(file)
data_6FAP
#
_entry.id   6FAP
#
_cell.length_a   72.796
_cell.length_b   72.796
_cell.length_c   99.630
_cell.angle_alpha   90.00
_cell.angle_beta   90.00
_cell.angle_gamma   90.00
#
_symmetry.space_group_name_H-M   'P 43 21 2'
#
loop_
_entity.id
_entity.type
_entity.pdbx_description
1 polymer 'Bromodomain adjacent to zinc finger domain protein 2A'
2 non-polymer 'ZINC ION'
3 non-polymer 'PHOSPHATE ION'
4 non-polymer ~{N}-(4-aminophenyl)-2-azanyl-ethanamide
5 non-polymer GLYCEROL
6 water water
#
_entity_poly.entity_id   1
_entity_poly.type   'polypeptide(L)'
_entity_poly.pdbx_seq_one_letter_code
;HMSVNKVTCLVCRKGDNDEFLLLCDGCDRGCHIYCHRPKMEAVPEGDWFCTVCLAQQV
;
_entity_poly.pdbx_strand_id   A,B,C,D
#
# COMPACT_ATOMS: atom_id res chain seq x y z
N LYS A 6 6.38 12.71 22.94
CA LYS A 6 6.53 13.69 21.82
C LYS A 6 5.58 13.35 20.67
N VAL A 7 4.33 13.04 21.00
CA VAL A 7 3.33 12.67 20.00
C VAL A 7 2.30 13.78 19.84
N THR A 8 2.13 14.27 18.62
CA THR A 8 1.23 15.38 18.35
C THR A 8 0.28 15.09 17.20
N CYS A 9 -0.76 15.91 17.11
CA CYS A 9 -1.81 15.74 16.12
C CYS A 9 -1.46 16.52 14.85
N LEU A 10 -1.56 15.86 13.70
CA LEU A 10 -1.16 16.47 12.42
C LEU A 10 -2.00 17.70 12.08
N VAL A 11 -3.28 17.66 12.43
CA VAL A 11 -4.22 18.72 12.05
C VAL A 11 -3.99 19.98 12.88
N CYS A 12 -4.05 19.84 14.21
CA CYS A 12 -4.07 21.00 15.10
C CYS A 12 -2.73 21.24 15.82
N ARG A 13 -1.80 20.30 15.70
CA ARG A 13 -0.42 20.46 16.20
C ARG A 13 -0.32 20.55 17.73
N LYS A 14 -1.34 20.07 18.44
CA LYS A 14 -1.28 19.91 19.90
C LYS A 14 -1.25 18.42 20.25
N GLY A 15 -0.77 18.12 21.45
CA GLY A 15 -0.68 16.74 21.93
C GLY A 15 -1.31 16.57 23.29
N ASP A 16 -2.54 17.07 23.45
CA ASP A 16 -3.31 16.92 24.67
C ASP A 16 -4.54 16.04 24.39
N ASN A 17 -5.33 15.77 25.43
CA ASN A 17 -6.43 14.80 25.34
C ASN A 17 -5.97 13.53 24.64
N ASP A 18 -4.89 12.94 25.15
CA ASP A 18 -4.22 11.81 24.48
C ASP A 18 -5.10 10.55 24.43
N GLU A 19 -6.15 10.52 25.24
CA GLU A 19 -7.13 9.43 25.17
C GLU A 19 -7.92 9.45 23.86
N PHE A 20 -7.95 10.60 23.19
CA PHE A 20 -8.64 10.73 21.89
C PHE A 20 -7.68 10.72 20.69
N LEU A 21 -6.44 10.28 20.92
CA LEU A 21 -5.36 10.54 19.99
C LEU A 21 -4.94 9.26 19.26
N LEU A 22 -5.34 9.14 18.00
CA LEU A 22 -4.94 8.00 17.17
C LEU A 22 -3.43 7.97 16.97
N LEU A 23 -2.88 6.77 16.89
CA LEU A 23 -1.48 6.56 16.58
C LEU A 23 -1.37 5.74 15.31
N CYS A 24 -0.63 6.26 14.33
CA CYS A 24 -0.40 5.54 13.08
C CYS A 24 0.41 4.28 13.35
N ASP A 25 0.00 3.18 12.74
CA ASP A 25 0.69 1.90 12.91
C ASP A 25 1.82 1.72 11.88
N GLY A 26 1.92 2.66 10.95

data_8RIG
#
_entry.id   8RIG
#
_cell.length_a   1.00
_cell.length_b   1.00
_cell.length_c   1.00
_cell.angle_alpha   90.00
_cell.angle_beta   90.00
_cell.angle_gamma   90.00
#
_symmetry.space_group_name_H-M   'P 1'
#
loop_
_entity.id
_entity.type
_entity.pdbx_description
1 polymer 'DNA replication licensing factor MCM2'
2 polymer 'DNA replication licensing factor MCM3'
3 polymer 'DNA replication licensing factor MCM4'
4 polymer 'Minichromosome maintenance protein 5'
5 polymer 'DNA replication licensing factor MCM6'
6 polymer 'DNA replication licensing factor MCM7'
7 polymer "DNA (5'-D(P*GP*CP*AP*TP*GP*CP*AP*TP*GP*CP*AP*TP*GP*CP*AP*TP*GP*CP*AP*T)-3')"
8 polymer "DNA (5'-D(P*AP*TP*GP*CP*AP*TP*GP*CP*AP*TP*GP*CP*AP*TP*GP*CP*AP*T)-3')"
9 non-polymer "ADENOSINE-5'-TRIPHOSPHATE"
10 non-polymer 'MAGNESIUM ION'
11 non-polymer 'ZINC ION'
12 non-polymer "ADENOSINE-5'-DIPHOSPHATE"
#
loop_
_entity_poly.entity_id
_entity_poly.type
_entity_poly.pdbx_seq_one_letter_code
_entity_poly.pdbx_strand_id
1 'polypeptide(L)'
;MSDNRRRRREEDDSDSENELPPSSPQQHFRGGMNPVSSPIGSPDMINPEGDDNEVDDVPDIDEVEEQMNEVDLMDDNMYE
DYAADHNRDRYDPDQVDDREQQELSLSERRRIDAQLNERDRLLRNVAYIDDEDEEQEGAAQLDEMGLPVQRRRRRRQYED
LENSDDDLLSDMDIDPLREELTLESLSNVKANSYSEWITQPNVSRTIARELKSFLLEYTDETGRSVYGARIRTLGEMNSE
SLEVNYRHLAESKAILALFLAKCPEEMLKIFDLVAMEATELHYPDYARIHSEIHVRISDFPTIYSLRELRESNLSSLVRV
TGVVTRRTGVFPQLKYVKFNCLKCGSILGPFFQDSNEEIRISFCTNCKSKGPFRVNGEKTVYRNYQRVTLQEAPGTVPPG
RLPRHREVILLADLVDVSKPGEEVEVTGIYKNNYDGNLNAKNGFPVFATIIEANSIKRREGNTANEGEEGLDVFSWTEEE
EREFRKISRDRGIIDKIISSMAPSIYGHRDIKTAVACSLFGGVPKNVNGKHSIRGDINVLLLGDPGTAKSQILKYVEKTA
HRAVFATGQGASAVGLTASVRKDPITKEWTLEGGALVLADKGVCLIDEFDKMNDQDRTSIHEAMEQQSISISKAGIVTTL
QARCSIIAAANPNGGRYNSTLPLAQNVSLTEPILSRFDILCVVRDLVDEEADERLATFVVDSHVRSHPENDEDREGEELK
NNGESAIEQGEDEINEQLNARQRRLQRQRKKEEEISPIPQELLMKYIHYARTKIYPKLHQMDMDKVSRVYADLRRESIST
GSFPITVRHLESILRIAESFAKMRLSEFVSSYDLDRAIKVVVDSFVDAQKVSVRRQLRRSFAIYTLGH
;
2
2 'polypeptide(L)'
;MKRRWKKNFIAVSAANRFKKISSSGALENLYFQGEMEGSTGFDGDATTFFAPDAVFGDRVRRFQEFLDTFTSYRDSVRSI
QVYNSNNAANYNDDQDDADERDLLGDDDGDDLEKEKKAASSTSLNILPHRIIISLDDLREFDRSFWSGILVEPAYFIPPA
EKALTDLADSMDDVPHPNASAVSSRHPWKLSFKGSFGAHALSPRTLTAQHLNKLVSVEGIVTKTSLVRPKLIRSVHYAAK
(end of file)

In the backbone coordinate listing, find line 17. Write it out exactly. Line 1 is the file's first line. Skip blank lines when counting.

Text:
_entity.pdbx_description